The Member Submission process allows Members to propose technology or other ideas for consideration by the Team. After review, the Team MAY publish the material at the W3C Web site. The formal process affords Members a record of their contribution and gives them a mechanism for disclosing the details of the transaction with the Team (including IPR claims). The Team also publishes review comments on the Submitted materials for W3C Members, the public, and the media.
A Member Submission consists of:
One or more Members (called the "Submitter(s)") MAY participate in a Member Submission. Only W3C Members MAY be listed as Submitter(s). For details about preparing a Member Submission, see "How to send a Submission request" [MEM8].
The Submission process consists of the following steps:
Note: To avoid confusion about the Member Submission process, please note that:
Publication of a Member Submission by W3C does not imply endorsement by W3C, including the W3C Team or Members. The acknowledgment of a Submission request does not imply that any action will be taken by W3C. It merely records publicly that the Submission request has been made by the Submitter. A Member Submission published by W3C MUST NOT be referred to as "work in progress" of the W3C.
The list of acknowledged Member Submissions [PUB10] is available at the W3C Web site.
When more than one Member jointly participates in a Submission request, only one Member formally sends in the request. That Member MUST copy each of the Advisory Committee representatives of the other participating Members, and each of those Advisory Committee representatives MUST confirm (by email to the Team) their participation in the Submission request.
At any time prior to acknowledgment, any Submitter MAY withdraw support for a Submission request (described in "How to send a Submission request"). A Submission request is "withdrawn" when no Submitter(s) support it. The Team MUST NOT make statements about withdrawn Submission requests.
Prior to acknowledgment, the Submitter(s) MUST NOT, under any circumstances, refer to a document as "submitted to the World Wide Web Consortium" or "under consideration by W3C" or any similar phrase either in public or Member communication. The Submitter(s) MUST NOT imply in public or Member communication that W3C is working (with the Submitter(s)) on the material in the Member Submission. The Submitter(s) MAY publish the documents in the Member Submission prior to acknowledgment (without reference to the Submission request).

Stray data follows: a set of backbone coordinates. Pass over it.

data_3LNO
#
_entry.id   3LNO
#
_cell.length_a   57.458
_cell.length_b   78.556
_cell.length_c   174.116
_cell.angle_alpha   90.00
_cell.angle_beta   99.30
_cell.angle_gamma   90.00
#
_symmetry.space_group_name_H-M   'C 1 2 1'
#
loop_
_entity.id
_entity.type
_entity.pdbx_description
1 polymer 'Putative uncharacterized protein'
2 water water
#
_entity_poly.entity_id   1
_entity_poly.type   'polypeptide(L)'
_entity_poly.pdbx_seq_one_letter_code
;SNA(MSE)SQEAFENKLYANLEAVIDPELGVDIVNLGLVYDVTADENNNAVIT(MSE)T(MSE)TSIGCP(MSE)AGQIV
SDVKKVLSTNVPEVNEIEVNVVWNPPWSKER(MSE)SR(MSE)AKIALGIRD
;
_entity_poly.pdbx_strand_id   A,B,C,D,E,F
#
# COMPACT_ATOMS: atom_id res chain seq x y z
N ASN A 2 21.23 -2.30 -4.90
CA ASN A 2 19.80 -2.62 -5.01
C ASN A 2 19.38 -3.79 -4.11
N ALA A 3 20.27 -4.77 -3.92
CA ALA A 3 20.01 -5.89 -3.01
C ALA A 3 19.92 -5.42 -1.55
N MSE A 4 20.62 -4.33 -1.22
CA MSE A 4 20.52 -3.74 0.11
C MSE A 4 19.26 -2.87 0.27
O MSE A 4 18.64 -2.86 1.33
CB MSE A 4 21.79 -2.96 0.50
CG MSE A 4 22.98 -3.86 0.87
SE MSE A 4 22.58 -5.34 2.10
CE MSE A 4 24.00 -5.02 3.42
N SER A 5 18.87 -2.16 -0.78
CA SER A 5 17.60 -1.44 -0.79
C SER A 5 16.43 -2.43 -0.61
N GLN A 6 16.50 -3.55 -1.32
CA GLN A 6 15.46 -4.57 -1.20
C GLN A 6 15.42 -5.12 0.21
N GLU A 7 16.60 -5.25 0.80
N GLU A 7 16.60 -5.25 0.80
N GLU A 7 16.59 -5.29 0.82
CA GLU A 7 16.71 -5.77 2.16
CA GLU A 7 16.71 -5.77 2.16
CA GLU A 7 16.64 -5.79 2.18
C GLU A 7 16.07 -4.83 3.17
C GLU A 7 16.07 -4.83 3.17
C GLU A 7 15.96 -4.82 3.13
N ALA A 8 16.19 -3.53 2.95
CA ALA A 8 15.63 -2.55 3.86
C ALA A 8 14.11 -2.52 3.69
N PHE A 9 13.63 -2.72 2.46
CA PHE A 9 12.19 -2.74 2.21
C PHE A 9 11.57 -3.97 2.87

After acknowledgment, the Submitter(s) MUST NOT, under any circumstances, imply W3C investment in the Member Submission until, and unless, the material has been adopted as part of a W3C Activity.
The Submitter(s) MUST agree that, if the request is acknowledged, the documents in the Member Submission will be subject to the W3C Document License [PUB18] and will include a reference to it. The Submitter(s) MAY hold the copyright for the documents in a Member Submission.
When a technology overlaps in scope with the work of a chartered Working Group, Members SHOULD participate in the Working Group and contribute the technology to the group's process rather than seek publication through the Member Submission process. The Working Group MAY incorporate the contributed technology into its deliverables. If the Working Group does not incorporate the technology, it SHOULD NOT publish the contributed documents as Working Group Notes since Working Group Notes represent group output, not input to the group.
On the other hand, while W3C is in the early stages of developing an Activity Proposal or charter, Members SHOULD use the Submission process to build consensus around concrete proposals for new work.
Members SHOULD NOT submit materials covering topics well outside the scope of W3C's mission [PUB15].
Although they are not technical reports, the documents in a Member Submission MUST fulfill the requirements established by the Team, including the Team's Publication Rules.
The Team sends a validation notice to the Submitter(s) once the Team has reviewed a Submission request and judged it complete and correct.
Prior to a decision to acknowledge or reject the request, the request is Team-only, and the Team MUST hold it in the strictest confidentiality. In particular, the Team MUST NOT comment to the media about the Submission request.
The Director acknowledges a Submission request by sending an announcement to the Advisory Committee. Though the announcement MAY be made at any time, the Submitter(s) can expect an announcement between four to six weeks after the validation notice. The Team MUST keep the Submitter(s) informed of when an announcement is likely to be made.
Once a Submission request has been acknowledged, the Team MUST:
If the Submitter(s) wish to modify a document published as the result of acknowledgment, the Submitter(s) MUST start the Submission process from the beginning, even just to correct editorial changes.
The Director MAY reject a Submission request for a variety of reasons, including any of the following:
In case of a rejection, the Team MUST inform the Advisory Committee representative(s) of the Submitter(s). If requested by the Submitter(s), the Team MUST provide rationale to the Submitter(s) about the rejection. Other than to the Submitter(s), the Team MUST NOT make statements about why a Submission request was rejected.
The Advisory Committee representative(s) of the Submitters(s) MAY appeal the rejection to the TAG if the reasons are related to Web architecture, or to the Advisory Board if the request is rejected for other reasons. In this case the Team SHOULD make available its rationale for the rejection to the appropriate body. The Team will establish a process for such appeals that ensures the appropriate level of confidentiality.